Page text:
Eight Reasons Why Your Business Needs a Story
By Jeffrey Baumgartner
Does your company have a story? If not, it should. Moreover, you should put that story in writing and share it so that everyone knows the story. If you do not do it, someone else will. In a worst case scenario, that someone will be a journalist with an attitude problem or an unhappy customer or a disgruntled ex-employee who tells a terrible story about you in social media.
The story does not need to be your history from the beginning − although that could indeed be the basis of the story. It could be a story that starts at a recent merger or with the launch of a product that changed the company. The important thing is that the story defines and gives meaning to your company. It helps people to understand why you exist and what drives the company.
Here are eight reasons why you should write down your business story.
1. Your company story gives meaning to your work
Would you rather work in a faceless, bureaucratic company, performing seemingly meaningless tasks in hopes of maintaining your job and getting a decent monthly salary; or would you prefer to work in a company founded by an idealistic woman with a dream of building a diagnostic tool that runs on mobile phones so doctors in developing countries and disaster regions can more readily detect infections; a company which is facing challenges from the big pharma companies? I expect most of us would prefer to work in the latter business. Working for a company with a story gives your work more meaning and a stronger purpose than working for a company without a story.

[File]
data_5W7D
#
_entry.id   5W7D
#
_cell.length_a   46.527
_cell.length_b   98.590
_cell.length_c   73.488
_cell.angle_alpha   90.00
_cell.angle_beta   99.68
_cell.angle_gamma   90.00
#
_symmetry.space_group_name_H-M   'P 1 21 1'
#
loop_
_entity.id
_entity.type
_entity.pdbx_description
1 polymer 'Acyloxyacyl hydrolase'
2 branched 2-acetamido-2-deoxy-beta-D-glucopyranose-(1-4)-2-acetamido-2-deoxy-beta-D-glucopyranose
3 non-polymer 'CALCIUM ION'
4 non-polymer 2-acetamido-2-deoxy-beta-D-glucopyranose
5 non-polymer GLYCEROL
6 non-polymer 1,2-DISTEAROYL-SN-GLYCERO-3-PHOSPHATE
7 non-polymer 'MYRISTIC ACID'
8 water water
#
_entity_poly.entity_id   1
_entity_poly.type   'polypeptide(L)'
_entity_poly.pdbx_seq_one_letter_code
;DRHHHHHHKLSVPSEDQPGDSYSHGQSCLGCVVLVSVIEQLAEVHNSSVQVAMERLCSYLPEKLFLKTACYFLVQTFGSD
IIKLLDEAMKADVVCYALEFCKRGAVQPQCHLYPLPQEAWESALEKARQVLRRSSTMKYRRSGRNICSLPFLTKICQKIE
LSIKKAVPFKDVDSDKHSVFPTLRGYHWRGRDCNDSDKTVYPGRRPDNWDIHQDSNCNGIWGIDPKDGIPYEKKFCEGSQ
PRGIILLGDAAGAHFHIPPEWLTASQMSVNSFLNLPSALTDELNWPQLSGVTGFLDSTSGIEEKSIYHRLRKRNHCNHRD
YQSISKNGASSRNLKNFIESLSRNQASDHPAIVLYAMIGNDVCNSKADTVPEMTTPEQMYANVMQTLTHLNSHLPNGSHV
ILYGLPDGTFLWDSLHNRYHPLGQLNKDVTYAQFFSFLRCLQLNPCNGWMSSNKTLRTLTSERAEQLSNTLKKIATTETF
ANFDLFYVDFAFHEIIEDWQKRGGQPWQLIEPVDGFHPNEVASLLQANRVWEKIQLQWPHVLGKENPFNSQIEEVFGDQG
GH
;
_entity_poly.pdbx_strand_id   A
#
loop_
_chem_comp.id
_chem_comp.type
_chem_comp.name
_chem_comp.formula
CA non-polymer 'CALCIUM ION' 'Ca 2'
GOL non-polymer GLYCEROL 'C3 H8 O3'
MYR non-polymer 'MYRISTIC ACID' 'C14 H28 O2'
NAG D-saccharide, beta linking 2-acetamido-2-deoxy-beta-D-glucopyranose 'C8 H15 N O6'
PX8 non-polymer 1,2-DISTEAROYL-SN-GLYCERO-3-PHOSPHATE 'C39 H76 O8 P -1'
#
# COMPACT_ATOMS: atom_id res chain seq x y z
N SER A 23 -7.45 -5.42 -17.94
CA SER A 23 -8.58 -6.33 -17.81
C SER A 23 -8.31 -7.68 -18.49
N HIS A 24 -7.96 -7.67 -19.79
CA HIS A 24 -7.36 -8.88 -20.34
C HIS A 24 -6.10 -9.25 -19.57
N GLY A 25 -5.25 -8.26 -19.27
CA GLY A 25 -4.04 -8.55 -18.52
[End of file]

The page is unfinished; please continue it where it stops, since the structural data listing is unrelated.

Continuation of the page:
2. A story clarifies the strategic vision
I trust your company has a strategic vision. But how well is it understood by employees, customers and stakeholders? A company story puts your strategic vision in context and gives it meaning. Sharing the company story enables employees, customers and stakeholders not merely to know your strategic vision, but to understand it. That means everyone is likely to be running towards the same goal.
3. Your story focuses your innovation
When your colleagues know your organisation's story story, they focus on developing ideas that further the story rather than ideas that detract from the story. As a result, their ideas are more relevant, more likely to be implemented and more likely to succeed. That is what innovation is all about.
4. It establishes values
When your corporate values are a part of your story, your people respect those values more than if those values are on page 112 or a company handbook no one has read in full since the late 1980s.
Your story should also communicate your values to your customers, your suppliers and the public, all of whom will respect you more for upholding those values.
Ben and Jerry's, the ice cream maker, has a well known story that reflects their values. Now, can you imagine a Ben & Jerry's sales manager bribing an Ministry of Education official in order to win an exclusive contract to sell over-priced ice cream in schools in a developing country? No, neither can I. On the other hand it is not so hard to imagine a sales manager in a large, anonymous and storyless conglomerate offering a bribe for such a contract, especially if the manager expected a fat commission in exchange for the dishonest transaction.
5. It makes presentations more interesting
The usual corporate presentation is a boring selection of slides full of financial charts, bullet points and the occasional stock photo of employees who look far healthier, happier and better looking than the employee giving the presentation.